Category Archives: Food Value

What will come of this?

Year 2222
200 winters away
How many generations will have passed?
What will I&I enjoy in life? What of one's own ways will continue?
What lessons will I&I have learned?
What challenges will I&I face?

What will I&I have of the essential gifts to sustain oneself? Wood, water, air, soil, energy?

#TreesAreTheAnswer #WeAlreadyKnow #Hózhó

Hazelnut Happiness: Prose Proposing Corylus Seedlings as a Close Ally in Love and Life

The amazing abundance of trees from seed. Reforestation happens through a range of approaches, and from seed is one of the simplest, cheapest, and most time-tested of ways. It comes with pros and cons, the bad including relatively high loss and diversity of traits (such as shell thickness or fruiting time, which industrial operations seek consistency in). In such chaotic times diversity is good. This low-tech approach embraces loss en route to life. Life of the critters enjoying these trees & their seeds along the way, life that comes with the space and legacy of endings, life from letting life be as it will. Seed is a powerful source of sustenance, survival, and succession toward better local adaptation for chaotic futures.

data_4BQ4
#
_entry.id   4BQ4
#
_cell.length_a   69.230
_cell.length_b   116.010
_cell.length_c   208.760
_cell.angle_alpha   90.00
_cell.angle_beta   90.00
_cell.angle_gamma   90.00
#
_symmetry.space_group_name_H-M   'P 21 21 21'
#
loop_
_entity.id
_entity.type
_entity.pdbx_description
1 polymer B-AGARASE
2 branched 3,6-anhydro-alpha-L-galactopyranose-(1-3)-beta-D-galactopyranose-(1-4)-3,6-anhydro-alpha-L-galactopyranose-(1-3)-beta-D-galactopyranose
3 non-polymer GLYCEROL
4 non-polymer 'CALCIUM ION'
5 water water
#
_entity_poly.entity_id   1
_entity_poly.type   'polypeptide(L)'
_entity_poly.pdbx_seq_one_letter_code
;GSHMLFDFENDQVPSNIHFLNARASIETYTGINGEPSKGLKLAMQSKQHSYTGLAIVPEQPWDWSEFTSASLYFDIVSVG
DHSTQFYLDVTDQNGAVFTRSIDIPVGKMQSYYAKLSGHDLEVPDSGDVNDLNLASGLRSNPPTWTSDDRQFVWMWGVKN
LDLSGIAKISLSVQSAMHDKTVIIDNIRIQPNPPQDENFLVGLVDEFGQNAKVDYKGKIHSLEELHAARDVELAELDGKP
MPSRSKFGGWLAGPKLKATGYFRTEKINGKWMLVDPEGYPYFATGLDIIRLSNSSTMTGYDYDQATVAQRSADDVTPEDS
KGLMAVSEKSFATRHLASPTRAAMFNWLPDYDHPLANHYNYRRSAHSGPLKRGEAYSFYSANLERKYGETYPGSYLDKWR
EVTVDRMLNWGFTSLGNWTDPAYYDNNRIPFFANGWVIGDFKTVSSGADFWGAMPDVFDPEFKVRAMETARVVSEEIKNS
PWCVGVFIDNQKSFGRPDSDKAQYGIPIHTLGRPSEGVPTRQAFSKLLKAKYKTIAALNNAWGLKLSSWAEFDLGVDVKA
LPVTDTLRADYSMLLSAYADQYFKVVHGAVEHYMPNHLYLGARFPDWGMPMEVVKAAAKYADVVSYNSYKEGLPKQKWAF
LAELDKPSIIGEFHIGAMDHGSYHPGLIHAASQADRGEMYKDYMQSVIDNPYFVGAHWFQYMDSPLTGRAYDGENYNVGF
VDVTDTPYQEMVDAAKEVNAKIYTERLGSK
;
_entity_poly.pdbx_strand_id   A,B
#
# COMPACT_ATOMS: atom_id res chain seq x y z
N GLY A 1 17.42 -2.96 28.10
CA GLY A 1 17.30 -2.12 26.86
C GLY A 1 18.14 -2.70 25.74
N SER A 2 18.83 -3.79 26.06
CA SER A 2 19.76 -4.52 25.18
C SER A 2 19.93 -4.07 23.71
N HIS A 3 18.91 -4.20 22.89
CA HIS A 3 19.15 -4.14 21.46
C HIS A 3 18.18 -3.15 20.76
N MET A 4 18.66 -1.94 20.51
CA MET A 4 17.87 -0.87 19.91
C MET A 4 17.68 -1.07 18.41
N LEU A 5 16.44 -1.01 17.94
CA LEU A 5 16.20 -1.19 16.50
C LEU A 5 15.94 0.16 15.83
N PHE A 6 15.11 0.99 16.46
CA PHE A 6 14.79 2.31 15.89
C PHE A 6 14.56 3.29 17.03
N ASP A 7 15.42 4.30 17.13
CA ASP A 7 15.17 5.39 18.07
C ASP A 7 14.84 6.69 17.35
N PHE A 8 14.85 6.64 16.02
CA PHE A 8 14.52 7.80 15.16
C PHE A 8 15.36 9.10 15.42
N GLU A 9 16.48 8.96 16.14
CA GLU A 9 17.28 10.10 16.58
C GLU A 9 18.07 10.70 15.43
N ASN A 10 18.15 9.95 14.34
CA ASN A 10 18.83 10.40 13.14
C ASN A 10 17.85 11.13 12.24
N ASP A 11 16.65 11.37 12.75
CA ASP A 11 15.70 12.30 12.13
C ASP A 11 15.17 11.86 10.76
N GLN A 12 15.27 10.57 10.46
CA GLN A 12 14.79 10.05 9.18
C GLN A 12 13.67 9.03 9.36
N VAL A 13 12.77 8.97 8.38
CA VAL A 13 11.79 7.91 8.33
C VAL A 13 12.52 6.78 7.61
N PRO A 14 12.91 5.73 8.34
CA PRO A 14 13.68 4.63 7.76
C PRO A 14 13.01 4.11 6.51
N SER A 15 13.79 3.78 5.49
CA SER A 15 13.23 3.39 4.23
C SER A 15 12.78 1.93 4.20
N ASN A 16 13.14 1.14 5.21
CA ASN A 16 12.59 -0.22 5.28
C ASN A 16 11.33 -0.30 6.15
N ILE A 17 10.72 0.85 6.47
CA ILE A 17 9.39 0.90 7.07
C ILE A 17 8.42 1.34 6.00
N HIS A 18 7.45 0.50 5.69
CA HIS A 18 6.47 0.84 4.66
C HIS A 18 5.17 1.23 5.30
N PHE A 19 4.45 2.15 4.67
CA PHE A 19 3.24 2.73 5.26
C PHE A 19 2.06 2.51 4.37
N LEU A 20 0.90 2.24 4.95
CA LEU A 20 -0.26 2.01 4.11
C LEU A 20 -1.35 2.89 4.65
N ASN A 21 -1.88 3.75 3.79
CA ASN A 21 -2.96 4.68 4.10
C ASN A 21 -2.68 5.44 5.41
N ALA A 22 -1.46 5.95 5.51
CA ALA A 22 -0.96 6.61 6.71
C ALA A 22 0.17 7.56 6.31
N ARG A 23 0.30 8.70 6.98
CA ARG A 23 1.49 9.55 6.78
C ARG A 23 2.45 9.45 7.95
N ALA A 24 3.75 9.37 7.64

Hazelnut seedlings growing in air-prune box nursery

Like the idea of trees and long-term improvement, enjoyment, environmental restoration, and if needed, sustenance? Hazelnuts are a tree you can trust to thrive easily and be enjoyable company. Measuring  in at 18ft high and 15ft across, these beautiful bushes have been at the heart of our ancestors’ lives for many, many millennia. Food; some of the healthiest fats available to us. Fiber for homes and many essential crafts. Fuel as both coppice1 firewood and as-energy-dense-as-coal residues (shells and husks) for burning (is that true? nearly2).

Hazel is a gift in social resilience as well. A folk hero. How do all the gifts hazel offers sound as renewables, compared with other strategies for food, fiber, fuel, health and wellness? Fossil fuels and  ‘renewable’ energy that depends on mining and toxic processing at industrial scales is degrading the foundations of life: water, soil, air, weather, ecosystems. How about a hedge of hazels instead?

How about a biocultural renewal? A deep adaptation? A relational agriculture that reciprocates and enhances nature’s gifts rather than degrading them.

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Squash Chickpea Brussels Bonanza

  • 1 Orange Kabocha Squash
  • 1 can Chickpeas
  • Several handfuls of Brussels Sprouts
  • Balsamic vinegar, olive oil, cumin, curry powder, cayenne